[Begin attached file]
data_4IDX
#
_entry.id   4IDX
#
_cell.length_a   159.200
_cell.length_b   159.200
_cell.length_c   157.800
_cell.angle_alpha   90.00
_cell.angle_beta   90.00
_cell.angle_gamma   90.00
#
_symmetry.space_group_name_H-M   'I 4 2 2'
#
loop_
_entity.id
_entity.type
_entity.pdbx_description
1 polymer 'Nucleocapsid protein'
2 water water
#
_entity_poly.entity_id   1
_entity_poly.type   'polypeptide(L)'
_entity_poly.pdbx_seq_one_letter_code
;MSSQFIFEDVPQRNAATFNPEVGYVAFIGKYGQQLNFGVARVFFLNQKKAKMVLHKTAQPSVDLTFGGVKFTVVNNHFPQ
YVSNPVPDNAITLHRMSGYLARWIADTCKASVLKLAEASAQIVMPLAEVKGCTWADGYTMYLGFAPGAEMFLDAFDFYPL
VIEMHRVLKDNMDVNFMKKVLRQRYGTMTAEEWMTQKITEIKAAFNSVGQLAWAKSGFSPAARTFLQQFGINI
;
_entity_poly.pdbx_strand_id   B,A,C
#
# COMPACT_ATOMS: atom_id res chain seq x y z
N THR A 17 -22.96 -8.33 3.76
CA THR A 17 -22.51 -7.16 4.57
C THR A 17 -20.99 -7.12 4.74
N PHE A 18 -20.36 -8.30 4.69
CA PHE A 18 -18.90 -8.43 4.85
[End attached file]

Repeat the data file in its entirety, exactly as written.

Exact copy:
data_4IDX
#
_entry.id   4IDX
#
_cell.length_a   159.200
_cell.length_b   159.200
_cell.length_c   157.800
_cell.angle_alpha   90.00
_cell.angle_beta   90.00
_cell.angle_gamma   90.00
#
_symmetry.space_group_name_H-M   'I 4 2 2'
#
loop_
_entity.id
_entity.type
_entity.pdbx_description
1 polymer 'Nucleocapsid protein'
2 water water
#
_entity_poly.entity_id   1
_entity_poly.type   'polypeptide(L)'
_entity_poly.pdbx_seq_one_letter_code
;MSSQFIFEDVPQRNAATFNPEVGYVAFIGKYGQQLNFGVARVFFLNQKKAKMVLHKTAQPSVDLTFGGVKFTVVNNHFPQ
YVSNPVPDNAITLHRMSGYLARWIADTCKASVLKLAEASAQIVMPLAEVKGCTWADGYTMYLGFAPGAEMFLDAFDFYPL
VIEMHRVLKDNMDVNFMKKVLRQRYGTMTAEEWMTQKITEIKAAFNSVGQLAWAKSGFSPAARTFLQQFGINI
;
_entity_poly.pdbx_strand_id   B,A,C
#
# COMPACT_ATOMS: atom_id res chain seq x y z
N THR A 17 -22.96 -8.33 3.76
CA THR A 17 -22.51 -7.16 4.57
C THR A 17 -20.99 -7.12 4.74
N PHE A 18 -20.36 -8.30 4.69
CA PHE A 18 -18.90 -8.43 4.85